So, he begins his journey and because of the sisters' added weight, the bag is of course heavy.  And everytime he tries to rest, the youngest or her sisters say "I'm looking out my little window and I see that you are resting.  Get a move on."  As a result, the man wearily treks on until he reaches the house.  While he is gone, the youngest sets her trap.  She gets a skull and decorates it and puts it at the window that she is looking out of so it will fool the wizard into thinking that she is still watching him as he returns home even though she will be long gone by that time.  She then "crawl[s] into a barrel of honey, cut[s] open a featherbed and roll[s] in the feathers until she look[s] like a strange bird that not a soul would recognize."  Soon, she escapes in her disguise and runs into the wedding guests and they have this exchange of words:

Oh, Fitcher's feathered bird, where are you from?
From feathered Fitze Fitcher's house I've come.
And the young bride there, what has she done?
She's swept the house all the way through,
And from the attic window, she's looking right at you.

     She also runs into the wizard and tells him what she has told the other guests.  (The rhyme is basically the same except instead of "the" in the third line with the verse "And the young bride," that word is replaced with "my" which makes sense since it is the bridegroom who is talking).  Returning home, the wizard sees the skull and thinking it is his bride, waves to her and goes inside.  By this time, the youngest sister's brothers and relatives have arrived and they set fire to the house, killing the wizard and his cohorts. 
 (Note:  I found an interesting graphic novel about this tale and have included some of the pages throughout my summarizing of the story.  There is a real bird in the graphic novel that tells the youngest sister about the oldest sister.  Also, I believe it is a real bird that talks to the guests and the bridegroom instead of the bride herself.  However, I felt that this novel was close enough to the Grimm tale that it would be okay to put it here)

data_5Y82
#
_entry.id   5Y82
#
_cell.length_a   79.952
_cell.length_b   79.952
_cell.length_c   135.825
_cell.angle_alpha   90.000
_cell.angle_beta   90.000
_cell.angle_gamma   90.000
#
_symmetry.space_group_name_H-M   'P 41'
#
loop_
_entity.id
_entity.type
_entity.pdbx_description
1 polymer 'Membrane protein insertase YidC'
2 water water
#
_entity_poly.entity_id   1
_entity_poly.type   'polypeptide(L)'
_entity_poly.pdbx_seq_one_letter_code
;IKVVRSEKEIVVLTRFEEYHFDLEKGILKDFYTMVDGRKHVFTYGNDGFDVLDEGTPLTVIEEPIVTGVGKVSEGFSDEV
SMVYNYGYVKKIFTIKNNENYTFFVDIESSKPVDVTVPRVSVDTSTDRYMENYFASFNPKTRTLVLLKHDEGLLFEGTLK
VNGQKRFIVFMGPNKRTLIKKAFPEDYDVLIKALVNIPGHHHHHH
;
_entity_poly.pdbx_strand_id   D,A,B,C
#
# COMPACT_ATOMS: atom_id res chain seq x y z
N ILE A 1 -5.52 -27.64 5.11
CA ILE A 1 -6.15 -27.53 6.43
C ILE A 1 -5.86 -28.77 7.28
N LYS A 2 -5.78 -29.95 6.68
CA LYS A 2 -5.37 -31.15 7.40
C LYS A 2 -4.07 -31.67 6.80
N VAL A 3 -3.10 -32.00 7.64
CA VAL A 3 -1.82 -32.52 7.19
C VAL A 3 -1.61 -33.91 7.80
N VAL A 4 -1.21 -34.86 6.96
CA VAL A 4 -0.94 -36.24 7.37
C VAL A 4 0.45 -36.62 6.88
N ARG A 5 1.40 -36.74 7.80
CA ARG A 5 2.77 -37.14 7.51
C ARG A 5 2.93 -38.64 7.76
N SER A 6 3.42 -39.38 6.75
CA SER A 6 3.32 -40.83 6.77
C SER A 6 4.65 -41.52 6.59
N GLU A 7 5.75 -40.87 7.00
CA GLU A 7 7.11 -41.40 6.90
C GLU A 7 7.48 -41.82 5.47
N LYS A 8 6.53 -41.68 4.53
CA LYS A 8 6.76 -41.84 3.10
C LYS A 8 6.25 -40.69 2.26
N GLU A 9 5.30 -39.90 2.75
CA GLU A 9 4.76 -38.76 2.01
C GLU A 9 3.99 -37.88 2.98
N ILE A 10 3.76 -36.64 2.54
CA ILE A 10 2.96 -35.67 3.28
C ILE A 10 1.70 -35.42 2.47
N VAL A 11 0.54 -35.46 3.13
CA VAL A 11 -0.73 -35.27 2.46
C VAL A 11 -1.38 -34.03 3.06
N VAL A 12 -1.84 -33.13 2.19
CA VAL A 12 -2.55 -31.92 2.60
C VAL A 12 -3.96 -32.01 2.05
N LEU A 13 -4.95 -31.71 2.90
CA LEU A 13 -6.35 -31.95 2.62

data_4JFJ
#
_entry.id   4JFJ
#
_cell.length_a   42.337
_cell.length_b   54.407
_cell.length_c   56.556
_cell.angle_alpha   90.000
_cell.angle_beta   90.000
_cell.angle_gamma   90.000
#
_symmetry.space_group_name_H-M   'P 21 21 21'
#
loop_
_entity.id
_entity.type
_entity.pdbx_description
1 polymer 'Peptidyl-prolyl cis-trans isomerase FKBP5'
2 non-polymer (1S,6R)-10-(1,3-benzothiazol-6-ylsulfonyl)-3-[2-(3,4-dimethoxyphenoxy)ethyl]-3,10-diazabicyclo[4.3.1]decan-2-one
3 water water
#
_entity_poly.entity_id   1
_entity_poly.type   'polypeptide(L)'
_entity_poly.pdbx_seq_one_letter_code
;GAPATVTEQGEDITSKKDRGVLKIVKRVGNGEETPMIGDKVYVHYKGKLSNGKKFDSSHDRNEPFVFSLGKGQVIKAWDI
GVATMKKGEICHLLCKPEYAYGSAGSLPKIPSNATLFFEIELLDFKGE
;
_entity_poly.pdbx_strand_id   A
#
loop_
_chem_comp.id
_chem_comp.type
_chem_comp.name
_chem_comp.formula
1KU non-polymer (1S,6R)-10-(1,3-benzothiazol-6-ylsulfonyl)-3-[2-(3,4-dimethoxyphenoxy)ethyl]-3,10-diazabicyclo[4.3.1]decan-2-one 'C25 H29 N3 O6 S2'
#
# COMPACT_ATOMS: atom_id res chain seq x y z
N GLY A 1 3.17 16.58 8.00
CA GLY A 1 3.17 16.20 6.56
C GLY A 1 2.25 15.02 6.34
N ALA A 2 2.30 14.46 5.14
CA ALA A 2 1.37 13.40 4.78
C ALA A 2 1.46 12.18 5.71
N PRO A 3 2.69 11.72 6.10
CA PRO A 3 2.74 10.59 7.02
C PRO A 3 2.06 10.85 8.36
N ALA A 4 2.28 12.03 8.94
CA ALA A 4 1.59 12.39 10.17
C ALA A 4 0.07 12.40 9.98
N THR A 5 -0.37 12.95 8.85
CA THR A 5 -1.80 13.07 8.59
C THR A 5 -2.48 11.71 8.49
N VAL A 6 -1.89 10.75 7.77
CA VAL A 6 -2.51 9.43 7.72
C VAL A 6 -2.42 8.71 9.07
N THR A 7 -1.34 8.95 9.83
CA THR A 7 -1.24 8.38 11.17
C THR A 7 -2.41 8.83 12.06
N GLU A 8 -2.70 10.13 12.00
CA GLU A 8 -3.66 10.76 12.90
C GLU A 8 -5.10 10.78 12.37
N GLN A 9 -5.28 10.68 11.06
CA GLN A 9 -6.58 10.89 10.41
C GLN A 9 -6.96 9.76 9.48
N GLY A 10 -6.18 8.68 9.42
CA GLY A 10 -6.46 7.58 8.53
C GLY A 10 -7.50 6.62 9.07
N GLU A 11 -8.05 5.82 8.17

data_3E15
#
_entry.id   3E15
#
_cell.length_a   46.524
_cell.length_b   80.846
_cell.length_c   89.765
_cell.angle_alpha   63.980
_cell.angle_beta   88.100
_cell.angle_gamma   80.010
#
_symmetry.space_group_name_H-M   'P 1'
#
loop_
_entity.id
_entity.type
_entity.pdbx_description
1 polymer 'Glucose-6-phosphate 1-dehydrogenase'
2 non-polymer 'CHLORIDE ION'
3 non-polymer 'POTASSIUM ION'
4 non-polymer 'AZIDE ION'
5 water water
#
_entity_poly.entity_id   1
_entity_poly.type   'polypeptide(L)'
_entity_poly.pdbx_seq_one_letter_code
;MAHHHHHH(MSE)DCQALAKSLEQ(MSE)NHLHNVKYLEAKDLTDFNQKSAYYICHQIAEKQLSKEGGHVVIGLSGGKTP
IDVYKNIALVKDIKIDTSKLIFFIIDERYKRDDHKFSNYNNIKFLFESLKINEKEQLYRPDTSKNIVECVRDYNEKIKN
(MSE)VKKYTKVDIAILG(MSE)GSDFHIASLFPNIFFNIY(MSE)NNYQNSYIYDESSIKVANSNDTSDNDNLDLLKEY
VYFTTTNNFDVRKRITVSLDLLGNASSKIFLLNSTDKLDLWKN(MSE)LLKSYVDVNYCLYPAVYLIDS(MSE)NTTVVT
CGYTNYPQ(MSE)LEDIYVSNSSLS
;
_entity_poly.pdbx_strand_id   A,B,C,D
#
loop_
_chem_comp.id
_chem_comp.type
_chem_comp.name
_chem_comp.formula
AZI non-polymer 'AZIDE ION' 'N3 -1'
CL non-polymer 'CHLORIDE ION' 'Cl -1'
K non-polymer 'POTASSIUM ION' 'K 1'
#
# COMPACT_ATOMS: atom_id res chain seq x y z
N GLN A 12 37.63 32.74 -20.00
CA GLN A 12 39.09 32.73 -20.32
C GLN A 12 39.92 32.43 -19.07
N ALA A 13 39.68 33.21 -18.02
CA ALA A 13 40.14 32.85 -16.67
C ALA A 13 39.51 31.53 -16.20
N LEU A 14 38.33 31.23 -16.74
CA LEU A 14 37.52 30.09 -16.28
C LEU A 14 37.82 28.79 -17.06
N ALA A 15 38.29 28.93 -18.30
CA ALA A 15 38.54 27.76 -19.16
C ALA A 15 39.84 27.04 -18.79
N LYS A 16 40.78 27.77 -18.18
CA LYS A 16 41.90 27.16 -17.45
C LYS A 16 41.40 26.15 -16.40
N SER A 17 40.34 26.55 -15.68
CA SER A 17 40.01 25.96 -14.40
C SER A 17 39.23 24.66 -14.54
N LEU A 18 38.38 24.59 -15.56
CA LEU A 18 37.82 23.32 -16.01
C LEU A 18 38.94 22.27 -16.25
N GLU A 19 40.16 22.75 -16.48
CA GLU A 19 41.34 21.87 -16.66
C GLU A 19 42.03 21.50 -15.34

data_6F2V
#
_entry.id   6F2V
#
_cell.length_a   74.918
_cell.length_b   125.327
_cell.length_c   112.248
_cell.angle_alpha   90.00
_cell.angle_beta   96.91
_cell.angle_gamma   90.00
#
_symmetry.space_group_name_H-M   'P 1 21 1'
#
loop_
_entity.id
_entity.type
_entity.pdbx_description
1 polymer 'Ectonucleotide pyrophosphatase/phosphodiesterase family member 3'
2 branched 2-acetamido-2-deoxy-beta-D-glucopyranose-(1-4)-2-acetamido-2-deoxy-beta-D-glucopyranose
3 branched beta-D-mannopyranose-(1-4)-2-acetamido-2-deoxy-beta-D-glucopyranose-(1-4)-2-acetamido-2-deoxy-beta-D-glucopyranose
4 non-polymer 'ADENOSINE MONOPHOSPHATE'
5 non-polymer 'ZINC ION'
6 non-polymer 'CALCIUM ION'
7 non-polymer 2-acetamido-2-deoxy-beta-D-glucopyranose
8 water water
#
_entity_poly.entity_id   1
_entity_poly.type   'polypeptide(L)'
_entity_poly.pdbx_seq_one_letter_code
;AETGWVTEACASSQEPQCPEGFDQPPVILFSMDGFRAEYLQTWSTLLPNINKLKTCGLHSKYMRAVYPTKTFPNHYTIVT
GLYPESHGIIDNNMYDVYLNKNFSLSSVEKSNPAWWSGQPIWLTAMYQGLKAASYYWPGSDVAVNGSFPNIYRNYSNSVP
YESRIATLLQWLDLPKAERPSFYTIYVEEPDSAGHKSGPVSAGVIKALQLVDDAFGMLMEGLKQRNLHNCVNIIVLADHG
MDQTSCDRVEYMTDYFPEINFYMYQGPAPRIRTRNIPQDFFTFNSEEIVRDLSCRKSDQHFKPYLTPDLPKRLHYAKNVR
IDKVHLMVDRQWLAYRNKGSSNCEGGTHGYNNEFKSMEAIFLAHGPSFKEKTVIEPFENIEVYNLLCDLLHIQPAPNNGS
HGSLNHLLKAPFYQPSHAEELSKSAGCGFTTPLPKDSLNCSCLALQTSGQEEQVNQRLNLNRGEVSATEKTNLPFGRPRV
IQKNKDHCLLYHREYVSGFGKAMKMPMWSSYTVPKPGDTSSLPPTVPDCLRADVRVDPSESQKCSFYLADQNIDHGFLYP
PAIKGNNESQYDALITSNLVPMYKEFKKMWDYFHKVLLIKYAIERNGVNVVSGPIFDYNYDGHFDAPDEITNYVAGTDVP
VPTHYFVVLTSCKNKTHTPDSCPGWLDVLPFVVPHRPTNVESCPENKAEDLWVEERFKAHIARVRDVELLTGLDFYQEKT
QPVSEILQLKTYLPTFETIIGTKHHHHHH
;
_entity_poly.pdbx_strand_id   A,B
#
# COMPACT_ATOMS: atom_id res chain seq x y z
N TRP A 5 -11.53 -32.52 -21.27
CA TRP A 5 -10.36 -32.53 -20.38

I liked this story out of all the ones we have read for many reasons.  One reason was because the heroine in this story was brave and intelligent.  She finds out that her husband is a serial killer and instead of panicking, she actually puts her sisters' body parts back together (A grim task surely) and then comes up with a clever plan to get the sisters home with the wizard's aid (although of course he doesn't know he is helping the sisters get home).  I also liked the fact that it was the youngest sister who was the cleverest since I'm the youngest sister in my family.  It just goes to show you that sometimes it is the younger ones that have the most cunning.  I also liked the rhyme that she told to the guests and the bridegroom when she meets them in her disguise.  I found it wise and funny and ironic.  I also the fact that instead of the female being blamed for having curiosity and disobeying her husband, she is instead praised for defying her husband's wishes and saving her sisters.  It is a kind of feminist story since the youngest sister is the one who controls her fate and the fate of her sisters.

     The story of Bluebeard is very different from the previous fairy tales we have read.  One way it is different is that instead of the male saving the female, the female has to save herself.   Also, it takes the idea of marriage and gives us a dark and violent view of it.  It doesn't have a happy ending for the bride and groom like in Beauty and the Beast.  Instead, it has only a happy ending for the bride and that is because she is able to return home (which some view as a regression of the self).  It is also probably the first type of tale that portrays a serial killer and a male villain.  In most of the other tales we have read, the female (generally the mother or stepmother) is portrayed as the villain and the male is hardly present.  Also, the female villains in the stories we have read generally look to kill only one person, the protagonist.  In the Bluebeard story, the villain kills many people.  He doesn't set his sights on just one female.  I also like how this story doesn't end with everything being light and happy and tied up with a bow.